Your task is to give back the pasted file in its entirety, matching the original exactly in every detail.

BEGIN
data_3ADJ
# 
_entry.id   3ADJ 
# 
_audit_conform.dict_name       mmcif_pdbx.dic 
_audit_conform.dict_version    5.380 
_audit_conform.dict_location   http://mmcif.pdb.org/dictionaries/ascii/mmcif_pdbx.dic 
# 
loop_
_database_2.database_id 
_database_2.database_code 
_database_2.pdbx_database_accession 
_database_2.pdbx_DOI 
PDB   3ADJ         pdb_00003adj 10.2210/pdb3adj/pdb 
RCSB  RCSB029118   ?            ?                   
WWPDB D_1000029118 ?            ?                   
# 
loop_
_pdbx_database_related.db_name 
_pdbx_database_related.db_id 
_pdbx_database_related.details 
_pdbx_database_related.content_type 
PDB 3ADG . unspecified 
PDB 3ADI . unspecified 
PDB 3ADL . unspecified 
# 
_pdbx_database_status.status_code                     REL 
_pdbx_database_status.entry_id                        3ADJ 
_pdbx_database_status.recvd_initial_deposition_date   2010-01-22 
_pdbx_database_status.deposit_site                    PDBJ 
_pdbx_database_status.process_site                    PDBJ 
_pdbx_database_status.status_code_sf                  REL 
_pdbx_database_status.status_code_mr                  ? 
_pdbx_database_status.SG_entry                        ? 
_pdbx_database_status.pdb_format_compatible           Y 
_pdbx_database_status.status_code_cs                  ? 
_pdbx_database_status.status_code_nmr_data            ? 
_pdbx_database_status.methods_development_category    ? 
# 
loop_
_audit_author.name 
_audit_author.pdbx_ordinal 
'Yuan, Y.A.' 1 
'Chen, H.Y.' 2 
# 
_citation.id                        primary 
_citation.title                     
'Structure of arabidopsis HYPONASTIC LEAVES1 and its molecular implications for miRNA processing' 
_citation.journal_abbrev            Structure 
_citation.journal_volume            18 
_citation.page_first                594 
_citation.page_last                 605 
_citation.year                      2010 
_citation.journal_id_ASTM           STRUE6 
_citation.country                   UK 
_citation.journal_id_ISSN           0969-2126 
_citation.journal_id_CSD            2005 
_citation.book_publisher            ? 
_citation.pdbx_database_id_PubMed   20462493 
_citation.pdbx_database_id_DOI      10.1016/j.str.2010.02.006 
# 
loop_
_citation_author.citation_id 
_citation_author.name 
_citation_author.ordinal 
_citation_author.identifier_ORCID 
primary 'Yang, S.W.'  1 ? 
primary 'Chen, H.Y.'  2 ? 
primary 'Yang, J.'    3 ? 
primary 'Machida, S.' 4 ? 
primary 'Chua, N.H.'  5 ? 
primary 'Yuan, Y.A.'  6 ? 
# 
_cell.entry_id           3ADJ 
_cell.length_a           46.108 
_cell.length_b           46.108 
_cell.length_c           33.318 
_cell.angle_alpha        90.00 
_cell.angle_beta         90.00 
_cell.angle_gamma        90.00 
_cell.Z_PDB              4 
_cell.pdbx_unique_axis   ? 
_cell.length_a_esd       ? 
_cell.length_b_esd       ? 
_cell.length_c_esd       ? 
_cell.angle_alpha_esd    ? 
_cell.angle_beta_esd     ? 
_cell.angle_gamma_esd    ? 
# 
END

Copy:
data_3ADJ
# 
_entry.id   3ADJ 
# 
_audit_conform.dict_name       mmcif_pdbx.dic 
_audit_conform.dict_version    5.380 
_audit_conform.dict_location   http://mmcif.pdb.org/dictionaries/ascii/mmcif_pdbx.dic 
# 
loop_
_database_2.database_id 
_database_2.database_code 
_database_2.pdbx_database_accession 
_database_2.pdbx_DOI 
PDB   3ADJ         pdb_00003adj 10.2210/pdb3adj/pdb 
RCSB  RCSB029118   ?            ?                   
WWPDB D_1000029118 ?            ?                   
# 
loop_
_pdbx_database_related.db_name 
_pdbx_database_related.db_id 
_pdbx_database_related.details 
_pdbx_database_related.content_type 
PDB 3ADG . unspecified 
PDB 3ADI . unspecified 
PDB 3ADL . unspecified 
# 
_pdbx_database_status.status_code                     REL 
_pdbx_database_status.entry_id                        3ADJ 
_pdbx_database_status.recvd_initial_deposition_date   2010-01-22 
_pdbx_database_status.deposit_site                    PDBJ 
_pdbx_database_status.process_site                    PDBJ 
_pdbx_database_status.status_code_sf                  REL 
_pdbx_database_status.status_code_mr                  ? 
_pdbx_database_status.SG_entry                        ? 
_pdbx_database_status.pdb_format_compatible           Y 
_pdbx_database_status.status_code_cs                  ? 
_pdbx_database_status.status_code_nmr_data            ? 
_pdbx_database_status.methods_development_category    ? 
# 
loop_
_audit_author.name 
_audit_author.pdbx_ordinal 
'Yuan, Y.A.' 1 
'Chen, H.Y.' 2 
# 
_citation.id                        primary 
_citation.title                     
'Structure of arabidopsis HYPONASTIC LEAVES1 and its molecular implications for miRNA processing' 
_citation.journal_abbrev            Structure 
_citation.journal_volume            18 
_citation.page_first                594 
_citation.page_last                 605 
_citation.year                      2010 
_citation.journal_id_ASTM           STRUE6 
_citation.country                   UK 
_citation.journal_id_ISSN           0969-2126 
_citation.journal_id_CSD            2005 
_citation.book_publisher            ? 
_citation.pdbx_database_id_PubMed   20462493 
_citation.pdbx_database_id_DOI      10.1016/j.str.2010.02.006 
# 
loop_
_citation_author.citation_id 
_citation_author.name 
_citation_author.ordinal 
_citation_author.identifier_ORCID 
primary 'Yang, S.W.'  1 ? 
primary 'Chen, H.Y.'  2 ? 
primary 'Yang, J.'    3 ? 
primary 'Machida, S.' 4 ? 
primary 'Chua, N.H.'  5 ? 
primary 'Yuan, Y.A.'  6 ? 
# 
_cell.entry_id           3ADJ 
_cell.length_a           46.108 
_cell.length_b           46.108 
_cell.length_c           33.318 
_cell.angle_alpha        90.00 
_cell.angle_beta         90.00 
_cell.angle_gamma        90.00 
_cell.Z_PDB              4 
_cell.pdbx_unique_axis   ? 
_cell.length_a_esd       ? 
_cell.length_b_esd       ? 
_cell.length_c_esd       ? 
_cell.angle_alpha_esd    ? 
_cell.angle_beta_esd     ? 
_cell.angle_gamma_esd    ? 
# 